Primary healthcare centers –known as “330 Centers”- are concerned about a decision by the Boston First Circuit Court of Appeals that put a stay on litigation over the new rates that the Puerto Rican government has to pay for the services these centers provide.
The Boston decision reversed an order by U.S. District Court Chief Judge Gustavo Gelpí who had denied a request from the Puerto Rican government to put a stay on litigation under PROMESA Title III the bankruptcy process.
In July 2018, Gelpí decided that a stay under PROMESA did not apply in that case, so they had to continue with the process to establish the new rates that the government has to pay to the 330 Centers as a differential to cover the reasonable cost for the medical care services they offered to thousands of patients.
"We're really concerned. The stability of our services, particularly in the care of patients, could be endangered," said Gloria Amador, president-elect of the Primary Care Association.
Amador, who is also executive director at Salud Integral de la Montaña Health Center (SIM, Spanish acronym), warned that continuing with the same rates, in the case of her center, could also cause uncertainty over many people´s jobs and, therefore, in the economy of the center of the island.
She stressed that the SIM currently employs more than 500 professionals in nine centers, in seven municipalities.
Meanwhile, throughout Puerto Rico there are 20 nonprofit organizations operating 96 primary healthcare facilities in 58 municipalities. They offer primary and preventive services, such as screening tests, vaccination services, nutrition, social work, mental health, dental care, family planning, laboratory and pharmacy, among others.
An average of 358,000 people receive these healthcare services in Puerto Rico, over 41,000 don´t have any health insurance, since they are not eligible for the government plan known today as Vital – formerly known as Reforma – nor do they have the resources to have a private plan.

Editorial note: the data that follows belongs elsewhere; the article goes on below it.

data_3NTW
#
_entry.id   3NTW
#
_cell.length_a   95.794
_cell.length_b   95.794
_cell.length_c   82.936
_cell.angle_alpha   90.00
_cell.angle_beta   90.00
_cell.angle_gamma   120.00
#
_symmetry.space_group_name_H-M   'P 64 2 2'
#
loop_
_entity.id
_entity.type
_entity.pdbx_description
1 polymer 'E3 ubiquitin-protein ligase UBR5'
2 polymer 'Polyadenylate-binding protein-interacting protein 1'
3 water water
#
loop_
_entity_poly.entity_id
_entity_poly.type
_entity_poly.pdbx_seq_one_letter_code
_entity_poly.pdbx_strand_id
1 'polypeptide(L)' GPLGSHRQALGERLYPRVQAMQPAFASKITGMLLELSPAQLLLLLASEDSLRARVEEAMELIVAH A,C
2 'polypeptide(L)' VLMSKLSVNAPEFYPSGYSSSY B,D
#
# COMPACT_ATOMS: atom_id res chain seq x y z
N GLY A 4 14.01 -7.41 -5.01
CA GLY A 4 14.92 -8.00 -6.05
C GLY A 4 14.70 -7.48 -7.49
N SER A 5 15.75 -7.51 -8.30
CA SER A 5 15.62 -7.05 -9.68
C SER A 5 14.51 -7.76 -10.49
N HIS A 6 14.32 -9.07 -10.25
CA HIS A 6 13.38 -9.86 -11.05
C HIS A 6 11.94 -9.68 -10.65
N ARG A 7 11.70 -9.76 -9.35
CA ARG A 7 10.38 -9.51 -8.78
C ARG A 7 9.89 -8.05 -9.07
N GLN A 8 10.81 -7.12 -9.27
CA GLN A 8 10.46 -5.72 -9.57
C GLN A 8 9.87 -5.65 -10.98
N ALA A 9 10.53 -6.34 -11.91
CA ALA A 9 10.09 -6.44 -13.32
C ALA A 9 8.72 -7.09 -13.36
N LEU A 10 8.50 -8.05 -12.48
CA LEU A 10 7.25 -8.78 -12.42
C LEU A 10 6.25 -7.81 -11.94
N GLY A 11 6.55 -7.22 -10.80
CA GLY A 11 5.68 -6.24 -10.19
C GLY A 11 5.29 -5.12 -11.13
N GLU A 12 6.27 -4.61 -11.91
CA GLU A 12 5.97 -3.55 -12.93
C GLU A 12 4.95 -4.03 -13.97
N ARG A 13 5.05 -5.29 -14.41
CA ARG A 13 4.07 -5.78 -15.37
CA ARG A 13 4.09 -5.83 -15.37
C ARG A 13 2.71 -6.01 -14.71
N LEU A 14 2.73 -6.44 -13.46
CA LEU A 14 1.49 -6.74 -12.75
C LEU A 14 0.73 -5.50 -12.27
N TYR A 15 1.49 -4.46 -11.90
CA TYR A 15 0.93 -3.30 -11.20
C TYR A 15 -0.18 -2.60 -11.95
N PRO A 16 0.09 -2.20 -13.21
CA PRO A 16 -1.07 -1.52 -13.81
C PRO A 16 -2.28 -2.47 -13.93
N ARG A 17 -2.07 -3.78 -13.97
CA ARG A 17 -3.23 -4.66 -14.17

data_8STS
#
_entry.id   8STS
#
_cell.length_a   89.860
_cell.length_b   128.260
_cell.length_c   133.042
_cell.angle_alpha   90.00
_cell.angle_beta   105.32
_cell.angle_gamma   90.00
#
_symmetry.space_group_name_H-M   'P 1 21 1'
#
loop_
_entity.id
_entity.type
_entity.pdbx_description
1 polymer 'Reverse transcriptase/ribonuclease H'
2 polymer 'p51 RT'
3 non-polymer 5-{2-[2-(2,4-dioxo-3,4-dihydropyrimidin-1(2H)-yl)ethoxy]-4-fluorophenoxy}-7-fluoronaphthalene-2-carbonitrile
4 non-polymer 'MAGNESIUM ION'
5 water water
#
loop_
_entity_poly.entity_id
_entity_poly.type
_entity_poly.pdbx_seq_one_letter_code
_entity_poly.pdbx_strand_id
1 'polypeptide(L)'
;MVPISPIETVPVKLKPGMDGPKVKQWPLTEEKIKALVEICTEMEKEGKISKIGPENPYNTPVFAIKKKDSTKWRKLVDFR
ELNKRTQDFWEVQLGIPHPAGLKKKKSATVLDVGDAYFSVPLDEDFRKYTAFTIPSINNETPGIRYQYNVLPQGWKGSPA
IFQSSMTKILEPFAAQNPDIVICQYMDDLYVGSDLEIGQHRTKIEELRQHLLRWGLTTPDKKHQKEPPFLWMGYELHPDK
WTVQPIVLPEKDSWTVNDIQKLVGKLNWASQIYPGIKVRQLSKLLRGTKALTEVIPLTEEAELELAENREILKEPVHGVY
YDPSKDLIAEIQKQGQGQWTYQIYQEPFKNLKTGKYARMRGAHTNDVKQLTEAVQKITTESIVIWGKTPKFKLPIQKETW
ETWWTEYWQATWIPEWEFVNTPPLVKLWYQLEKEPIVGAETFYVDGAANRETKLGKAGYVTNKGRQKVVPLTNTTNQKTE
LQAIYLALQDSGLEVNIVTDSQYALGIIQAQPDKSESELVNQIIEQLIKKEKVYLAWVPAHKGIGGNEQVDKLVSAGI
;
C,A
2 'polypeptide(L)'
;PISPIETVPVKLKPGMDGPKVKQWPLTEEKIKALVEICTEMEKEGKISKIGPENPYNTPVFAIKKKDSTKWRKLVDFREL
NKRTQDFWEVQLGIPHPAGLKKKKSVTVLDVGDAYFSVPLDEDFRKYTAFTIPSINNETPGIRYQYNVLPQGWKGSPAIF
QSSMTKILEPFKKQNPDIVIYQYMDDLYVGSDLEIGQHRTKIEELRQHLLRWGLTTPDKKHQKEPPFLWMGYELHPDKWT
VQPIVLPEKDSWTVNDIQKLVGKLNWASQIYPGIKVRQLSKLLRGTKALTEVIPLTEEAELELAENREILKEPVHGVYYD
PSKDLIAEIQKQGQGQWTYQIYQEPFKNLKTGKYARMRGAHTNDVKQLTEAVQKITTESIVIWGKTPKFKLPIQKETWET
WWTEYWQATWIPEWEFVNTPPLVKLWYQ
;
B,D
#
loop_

Amador said that current projections indicate that “500,000 people will not qualify for Vital due to new requirements and eligibility standards. That is why they are already referring patients to the 330 centers.”
"We already saw it on Channel 6 the other day. They are referring to them, but they do not want to pay us what we need to help them," said Amador. "We will not be able to absorb them."
The 330 Centers are partly financed by the federal government, while a 2002 law forced the government of Puerto Rico to pay a differential to cover reasonable costs per patient. But, in 2003, they had to sue the government for nonpayment.
Meanwhile, new rates have been in litigation since 2010, after the centers filed an injunction to update them. Amador noted that the SIM still receives the rate estimated for 1999-2000.
This situation has caused difficulties in primary healthcare centers; the expansion of services became complicated, the expansion of services has become difficult and some centers even closed down.
Amador also warned that remaining in this situation will limit their participation in prevention and primary healthcare campaigns promoted by the government.
Robert Graham, who represents the centers, said they are evaluating legal options.
The Boston decision also suggests that they can request for a remedy under PROMESA Title III like other entities have done in other lawsuits.
Graham said that the idea is to ask judge Swain (Judge Laura Taylor Swain presiding over PROMESA Title III cases) to lift the stay and refer the case back to Gelpí to apply the injunction so that centers can receive what they are entitled to and patients will have the service they deserve.